Launch Slideshow

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Welcome to the Boomtown

Welcome to the Boomtown

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    A van in Williston that sells vinyl decals for cars.

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    The boom has brought unprecedented traffic and trucks to the roads outside Williston.

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    Temporary housing for oil industry workers in Williston, managed by BlackGold Oilfield Services.

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    Families have flocked to North Dakota to find work, many of them living in trailers or other temporary housing.

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    Man camps, temporary lodging for oil industry employees.

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    Epping, a small town near the epicenter of the boom.

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    Epping's downtown has not faced the same development pressures as Williston or Dickinson.

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    A cookout in Williston sponsored by the North Dakota CattleWomen.

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    Halliburton reused this metal-framed building, constructed as temporary lodging during the 2010 Winter Olympics in Vancouver, to house its employees in Williston. The Muddy River Lodge, as it is called, has 281 units.

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    A modular dwelling sold by the Williston Walmart for $24,900.

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    A mother and daughter who moved from Colorado to North Dakota to start a food truck business, Blondie's Burritos.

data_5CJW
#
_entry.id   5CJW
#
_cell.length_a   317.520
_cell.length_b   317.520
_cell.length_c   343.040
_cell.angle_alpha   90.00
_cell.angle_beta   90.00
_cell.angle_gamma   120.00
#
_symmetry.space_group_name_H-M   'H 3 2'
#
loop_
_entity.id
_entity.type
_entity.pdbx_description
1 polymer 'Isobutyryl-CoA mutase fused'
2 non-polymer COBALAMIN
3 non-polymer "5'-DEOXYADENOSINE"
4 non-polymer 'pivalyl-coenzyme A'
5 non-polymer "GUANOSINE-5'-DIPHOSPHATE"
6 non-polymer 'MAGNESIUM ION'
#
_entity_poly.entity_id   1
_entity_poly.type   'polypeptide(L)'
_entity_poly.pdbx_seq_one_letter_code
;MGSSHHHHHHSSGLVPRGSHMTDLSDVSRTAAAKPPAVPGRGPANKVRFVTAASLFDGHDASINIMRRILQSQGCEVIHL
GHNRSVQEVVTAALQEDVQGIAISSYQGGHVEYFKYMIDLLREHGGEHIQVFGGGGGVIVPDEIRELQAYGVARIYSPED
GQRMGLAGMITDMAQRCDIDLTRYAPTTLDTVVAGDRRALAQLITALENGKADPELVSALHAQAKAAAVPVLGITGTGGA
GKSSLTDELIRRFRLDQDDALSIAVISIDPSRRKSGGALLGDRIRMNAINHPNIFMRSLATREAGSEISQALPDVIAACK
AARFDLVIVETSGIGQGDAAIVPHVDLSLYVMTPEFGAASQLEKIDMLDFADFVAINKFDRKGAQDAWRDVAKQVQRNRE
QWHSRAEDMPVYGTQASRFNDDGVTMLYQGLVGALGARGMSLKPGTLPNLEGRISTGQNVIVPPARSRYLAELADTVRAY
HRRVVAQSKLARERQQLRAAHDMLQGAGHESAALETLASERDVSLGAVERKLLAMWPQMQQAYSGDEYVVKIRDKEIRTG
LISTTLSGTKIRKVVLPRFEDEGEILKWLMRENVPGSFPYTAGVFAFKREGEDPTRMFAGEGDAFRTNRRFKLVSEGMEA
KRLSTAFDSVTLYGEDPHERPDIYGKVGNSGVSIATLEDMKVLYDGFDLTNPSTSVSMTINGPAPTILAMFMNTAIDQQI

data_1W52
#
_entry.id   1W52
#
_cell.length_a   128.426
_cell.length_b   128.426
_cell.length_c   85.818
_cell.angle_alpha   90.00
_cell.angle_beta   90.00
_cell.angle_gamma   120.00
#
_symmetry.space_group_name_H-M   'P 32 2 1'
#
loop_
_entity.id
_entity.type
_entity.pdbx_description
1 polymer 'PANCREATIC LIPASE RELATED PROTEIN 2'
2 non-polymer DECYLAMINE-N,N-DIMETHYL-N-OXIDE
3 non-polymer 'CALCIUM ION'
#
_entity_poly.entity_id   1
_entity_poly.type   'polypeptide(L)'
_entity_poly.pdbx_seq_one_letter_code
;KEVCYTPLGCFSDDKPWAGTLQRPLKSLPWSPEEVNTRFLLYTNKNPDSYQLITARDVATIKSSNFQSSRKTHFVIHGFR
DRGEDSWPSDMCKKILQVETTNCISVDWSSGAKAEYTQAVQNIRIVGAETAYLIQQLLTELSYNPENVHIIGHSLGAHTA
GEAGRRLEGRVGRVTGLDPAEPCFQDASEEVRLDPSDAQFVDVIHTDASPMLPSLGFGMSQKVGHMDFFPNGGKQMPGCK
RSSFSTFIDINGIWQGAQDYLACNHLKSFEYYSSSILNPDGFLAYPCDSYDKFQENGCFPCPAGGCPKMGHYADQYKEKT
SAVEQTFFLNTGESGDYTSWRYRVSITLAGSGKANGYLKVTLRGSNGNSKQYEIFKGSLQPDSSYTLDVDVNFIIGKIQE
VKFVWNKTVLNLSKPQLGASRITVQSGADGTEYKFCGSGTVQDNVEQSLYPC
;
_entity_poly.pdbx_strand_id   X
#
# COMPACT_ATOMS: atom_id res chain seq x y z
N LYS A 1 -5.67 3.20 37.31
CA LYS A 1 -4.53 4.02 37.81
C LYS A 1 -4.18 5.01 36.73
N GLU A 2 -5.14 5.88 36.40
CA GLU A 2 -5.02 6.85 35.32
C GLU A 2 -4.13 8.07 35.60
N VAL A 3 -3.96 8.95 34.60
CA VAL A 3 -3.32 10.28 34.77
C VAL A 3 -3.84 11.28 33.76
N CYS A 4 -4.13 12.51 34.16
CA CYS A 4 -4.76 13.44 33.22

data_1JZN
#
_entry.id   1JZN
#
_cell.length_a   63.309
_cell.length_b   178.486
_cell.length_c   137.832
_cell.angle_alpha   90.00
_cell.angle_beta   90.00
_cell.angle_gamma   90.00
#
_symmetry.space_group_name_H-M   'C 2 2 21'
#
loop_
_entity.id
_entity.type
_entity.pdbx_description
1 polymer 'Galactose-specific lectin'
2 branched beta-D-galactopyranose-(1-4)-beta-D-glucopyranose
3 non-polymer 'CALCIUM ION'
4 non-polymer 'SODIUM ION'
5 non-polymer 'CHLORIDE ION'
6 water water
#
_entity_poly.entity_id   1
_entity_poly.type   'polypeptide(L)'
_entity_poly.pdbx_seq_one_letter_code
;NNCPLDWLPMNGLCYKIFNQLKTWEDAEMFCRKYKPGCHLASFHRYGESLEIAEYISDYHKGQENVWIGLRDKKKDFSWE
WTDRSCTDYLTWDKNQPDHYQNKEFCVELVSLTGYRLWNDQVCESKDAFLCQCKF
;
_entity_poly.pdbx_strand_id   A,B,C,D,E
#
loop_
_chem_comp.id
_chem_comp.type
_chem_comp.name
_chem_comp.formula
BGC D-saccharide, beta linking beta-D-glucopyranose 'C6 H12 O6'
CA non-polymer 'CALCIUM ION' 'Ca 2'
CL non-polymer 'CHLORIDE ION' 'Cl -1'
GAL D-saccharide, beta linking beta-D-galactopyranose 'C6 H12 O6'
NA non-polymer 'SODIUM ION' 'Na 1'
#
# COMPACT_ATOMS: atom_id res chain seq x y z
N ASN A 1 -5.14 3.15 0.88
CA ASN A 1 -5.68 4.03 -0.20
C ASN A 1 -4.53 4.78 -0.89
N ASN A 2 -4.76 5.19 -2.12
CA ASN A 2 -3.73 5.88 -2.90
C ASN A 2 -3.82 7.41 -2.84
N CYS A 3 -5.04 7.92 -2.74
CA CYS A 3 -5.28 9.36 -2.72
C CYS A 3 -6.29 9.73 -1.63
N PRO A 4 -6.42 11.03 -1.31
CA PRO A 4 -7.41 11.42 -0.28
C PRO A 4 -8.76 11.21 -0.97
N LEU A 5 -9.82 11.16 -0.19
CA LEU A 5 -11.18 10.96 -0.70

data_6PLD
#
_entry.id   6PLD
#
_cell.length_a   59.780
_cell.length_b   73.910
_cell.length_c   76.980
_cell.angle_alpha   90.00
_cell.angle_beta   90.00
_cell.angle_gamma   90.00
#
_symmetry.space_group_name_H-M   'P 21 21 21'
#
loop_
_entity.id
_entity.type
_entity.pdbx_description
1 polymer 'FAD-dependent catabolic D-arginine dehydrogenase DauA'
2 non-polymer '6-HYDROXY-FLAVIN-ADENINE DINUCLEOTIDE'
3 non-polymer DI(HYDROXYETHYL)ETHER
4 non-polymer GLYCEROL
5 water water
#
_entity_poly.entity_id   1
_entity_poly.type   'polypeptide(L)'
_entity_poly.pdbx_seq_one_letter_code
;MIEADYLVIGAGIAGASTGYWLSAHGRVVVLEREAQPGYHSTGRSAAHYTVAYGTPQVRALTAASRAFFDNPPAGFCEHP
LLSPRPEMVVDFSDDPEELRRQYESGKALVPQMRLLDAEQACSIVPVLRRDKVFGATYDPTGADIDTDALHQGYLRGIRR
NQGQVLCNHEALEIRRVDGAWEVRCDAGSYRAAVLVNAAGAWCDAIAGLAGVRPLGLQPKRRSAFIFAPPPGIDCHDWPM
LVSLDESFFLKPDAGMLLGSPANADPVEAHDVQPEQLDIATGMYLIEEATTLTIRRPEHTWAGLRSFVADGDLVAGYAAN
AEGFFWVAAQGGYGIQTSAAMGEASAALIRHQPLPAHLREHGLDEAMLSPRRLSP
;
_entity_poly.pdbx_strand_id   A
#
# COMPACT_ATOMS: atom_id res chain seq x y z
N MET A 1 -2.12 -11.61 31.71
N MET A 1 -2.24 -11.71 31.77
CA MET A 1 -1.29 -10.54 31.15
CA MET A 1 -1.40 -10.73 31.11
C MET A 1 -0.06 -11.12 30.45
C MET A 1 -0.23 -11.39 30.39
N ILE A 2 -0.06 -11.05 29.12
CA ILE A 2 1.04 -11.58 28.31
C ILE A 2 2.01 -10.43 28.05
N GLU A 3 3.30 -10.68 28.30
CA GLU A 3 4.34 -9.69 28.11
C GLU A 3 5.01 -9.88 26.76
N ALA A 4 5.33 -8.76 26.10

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    Spools of electric cable in storage.

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    Robert Venturi, eat your heart out.

Yet there is a glimmering sense of impermanence to it all. The oil companies have thrown up buildings of every kind, but nothing that makes you stop and linger. Almost everything looks as if it was done yesterday and could come down tomorrow. In June, a “Bakken Housing Summit” in Williston attracted 370 industry representatives from 33 states. While some spoke of the need to build sustainable communities, several seemed focused on seizing what Michael Milner, a Salt Lake City developer at the conference, called the biggest economic opportunity for builders in 50 to 100 years.

Williston recently worked with Minneapolis-based SRF Consulting Group to complete a master plan for growth, which is already outdated. “Although we spent a million dollars on planning, it’s not enough,” Koeser says ruefully. The city is focused on encouraging permanent housing and has added three people to its building department to speed the process. Koeser’s biggest concern is simply the number of new people flooding in. “If you’re a town of 20,000, you just can’t add 5,000 year after year,” he says. “You don’t have the water, the houses, the infrastructure. You just can’t grow that fast.”

Listening to him, I thought that no one really manages a boom like this one; you hang on and hope not to be swept away. In essence, that seems to be Williston’s approach—make it through and go from there. “If you stay busy enough long enough, you transition from gold rush to permanent industry,” Koeser says. “Right now, we’re going through a lot of stress and strain, but three years from now, we’re going to be a better community than we are today.”

Neglected Downtowns
Hulsing & Associates have been very busy in both Dickinson and Williston, but Prchal says that none of their business has come from the oil companies or the major hotel chains. Youngs just recently got his first inquiry from a firm connected to the oil business.

Both cities have old-fashioned middle-American downtowns with buildings dating to the early 20th century—assets that have been largely ignored. Dickinson’s downtown retains more of its original character (including a 1908 Neoclassical Carnegie Library that was beautifully restored and expanded with a well-integrated addition by Prchal’s firm).